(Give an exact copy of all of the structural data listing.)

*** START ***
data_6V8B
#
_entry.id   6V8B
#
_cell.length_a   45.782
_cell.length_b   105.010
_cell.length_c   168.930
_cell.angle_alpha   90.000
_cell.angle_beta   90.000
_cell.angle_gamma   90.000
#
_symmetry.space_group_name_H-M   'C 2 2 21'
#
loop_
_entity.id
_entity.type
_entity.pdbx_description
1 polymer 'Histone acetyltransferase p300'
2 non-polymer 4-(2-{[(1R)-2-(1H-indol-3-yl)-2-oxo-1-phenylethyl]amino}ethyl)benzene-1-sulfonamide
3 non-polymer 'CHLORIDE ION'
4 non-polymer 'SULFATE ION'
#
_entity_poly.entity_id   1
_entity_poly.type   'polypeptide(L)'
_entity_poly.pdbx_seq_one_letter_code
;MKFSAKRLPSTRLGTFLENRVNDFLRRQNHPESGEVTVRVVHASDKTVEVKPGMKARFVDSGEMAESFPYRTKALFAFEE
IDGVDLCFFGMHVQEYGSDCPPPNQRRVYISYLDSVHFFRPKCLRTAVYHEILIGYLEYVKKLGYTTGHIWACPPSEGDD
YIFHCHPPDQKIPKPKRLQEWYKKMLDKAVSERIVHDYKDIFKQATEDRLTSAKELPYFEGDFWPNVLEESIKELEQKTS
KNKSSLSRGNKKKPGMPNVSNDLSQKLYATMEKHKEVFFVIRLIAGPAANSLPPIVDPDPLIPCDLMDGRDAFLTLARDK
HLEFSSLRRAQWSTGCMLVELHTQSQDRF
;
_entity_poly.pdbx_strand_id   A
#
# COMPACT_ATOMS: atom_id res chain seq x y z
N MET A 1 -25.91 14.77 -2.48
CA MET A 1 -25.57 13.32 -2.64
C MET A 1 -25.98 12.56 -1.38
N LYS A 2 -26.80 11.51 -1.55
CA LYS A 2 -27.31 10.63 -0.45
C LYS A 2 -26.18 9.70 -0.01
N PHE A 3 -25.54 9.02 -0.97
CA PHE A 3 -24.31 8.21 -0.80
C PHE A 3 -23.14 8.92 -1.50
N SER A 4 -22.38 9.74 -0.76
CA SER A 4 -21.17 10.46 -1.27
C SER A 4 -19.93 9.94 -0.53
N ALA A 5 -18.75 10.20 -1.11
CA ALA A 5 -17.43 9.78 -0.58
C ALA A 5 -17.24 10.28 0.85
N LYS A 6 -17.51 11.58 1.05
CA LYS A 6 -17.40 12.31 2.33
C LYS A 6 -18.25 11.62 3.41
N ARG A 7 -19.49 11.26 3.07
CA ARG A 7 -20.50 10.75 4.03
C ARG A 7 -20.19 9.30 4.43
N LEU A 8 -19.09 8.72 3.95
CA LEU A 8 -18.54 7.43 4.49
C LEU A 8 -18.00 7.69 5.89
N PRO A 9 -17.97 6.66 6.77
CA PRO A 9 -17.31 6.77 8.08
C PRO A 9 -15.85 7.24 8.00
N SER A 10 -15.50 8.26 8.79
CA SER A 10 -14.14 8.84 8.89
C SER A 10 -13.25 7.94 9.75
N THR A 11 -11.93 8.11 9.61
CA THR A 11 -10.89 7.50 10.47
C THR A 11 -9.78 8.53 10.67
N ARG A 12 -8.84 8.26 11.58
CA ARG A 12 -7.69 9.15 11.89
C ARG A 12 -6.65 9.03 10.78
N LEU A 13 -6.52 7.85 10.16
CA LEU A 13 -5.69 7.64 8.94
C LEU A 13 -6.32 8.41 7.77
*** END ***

data_6V8B
#
_entry.id   6V8B
#
_cell.length_a   45.782
_cell.length_b   105.010
_cell.length_c   168.930
_cell.angle_alpha   90.000
_cell.angle_beta   90.000
_cell.angle_gamma   90.000
#
_symmetry.space_group_name_H-M   'C 2 2 21'
#
loop_
_entity.id
_entity.type
_entity.pdbx_description
1 polymer 'Histone acetyltransferase p300'
2 non-polymer 4-(2-{[(1R)-2-(1H-indol-3-yl)-2-oxo-1-phenylethyl]amino}ethyl)benzene-1-sulfonamide
3 non-polymer 'CHLORIDE ION'
4 non-polymer 'SULFATE ION'
#
_entity_poly.entity_id   1
_entity_poly.type   'polypeptide(L)'
_entity_poly.pdbx_seq_one_letter_code
;MKFSAKRLPSTRLGTFLENRVNDFLRRQNHPESGEVTVRVVHASDKTVEVKPGMKARFVDSGEMAESFPYRTKALFAFEE
IDGVDLCFFGMHVQEYGSDCPPPNQRRVYISYLDSVHFFRPKCLRTAVYHEILIGYLEYVKKLGYTTGHIWACPPSEGDD
YIFHCHPPDQKIPKPKRLQEWYKKMLDKAVSERIVHDYKDIFKQATEDRLTSAKELPYFEGDFWPNVLEESIKELEQKTS
KNKSSLSRGNKKKPGMPNVSNDLSQKLYATMEKHKEVFFVIRLIAGPAANSLPPIVDPDPLIPCDLMDGRDAFLTLARDK
HLEFSSLRRAQWSTGCMLVELHTQSQDRF
;
_entity_poly.pdbx_strand_id   A
#
# COMPACT_ATOMS: atom_id res chain seq x y z
N MET A 1 -25.91 14.77 -2.48
CA MET A 1 -25.57 13.32 -2.64
C MET A 1 -25.98 12.56 -1.38
N LYS A 2 -26.80 11.51 -1.55
CA LYS A 2 -27.31 10.63 -0.45
C LYS A 2 -26.18 9.70 -0.01
N PHE A 3 -25.54 9.02 -0.97
CA PHE A 3 -24.31 8.21 -0.80
C PHE A 3 -23.14 8.92 -1.50
N SER A 4 -22.38 9.74 -0.76
CA SER A 4 -21.17 10.46 -1.27
C SER A 4 -19.93 9.94 -0.53
N ALA A 5 -18.75 10.20 -1.11
CA ALA A 5 -17.43 9.78 -0.58
C ALA A 5 -17.24 10.28 0.85
N LYS A 6 -17.51 11.58 1.05
CA LYS A 6 -17.40 12.31 2.33
C LYS A 6 -18.25 11.62 3.41
N ARG A 7 -19.49 11.26 3.07
CA ARG A 7 -20.50 10.75 4.03
C ARG A 7 -20.19 9.30 4.43
N LEU A 8 -19.09 8.72 3.95
CA LEU A 8 -18.54 7.43 4.49
C LEU A 8 -18.00 7.69 5.89
N PRO A 9 -17.97 6.66 6.77
CA PRO A 9 -17.31 6.77 8.08
C PRO A 9 -15.85 7.24 8.00
N SER A 10 -15.50 8.26 8.79
CA SER A 10 -14.14 8.84 8.89
C SER A 10 -13.25 7.94 9.75
N THR A 11 -11.93 8.11 9.61
CA THR A 11 -10.89 7.50 10.47
C THR A 11 -9.78 8.53 10.67
N ARG A 12 -8.84 8.26 11.58
CA ARG A 12 -7.69 9.15 11.89
C ARG A 12 -6.65 9.03 10.78
N LEU A 13 -6.52 7.85 10.16
CA LEU A 13 -5.69 7.64 8.94
C LEU A 13 -6.32 8.41 7.77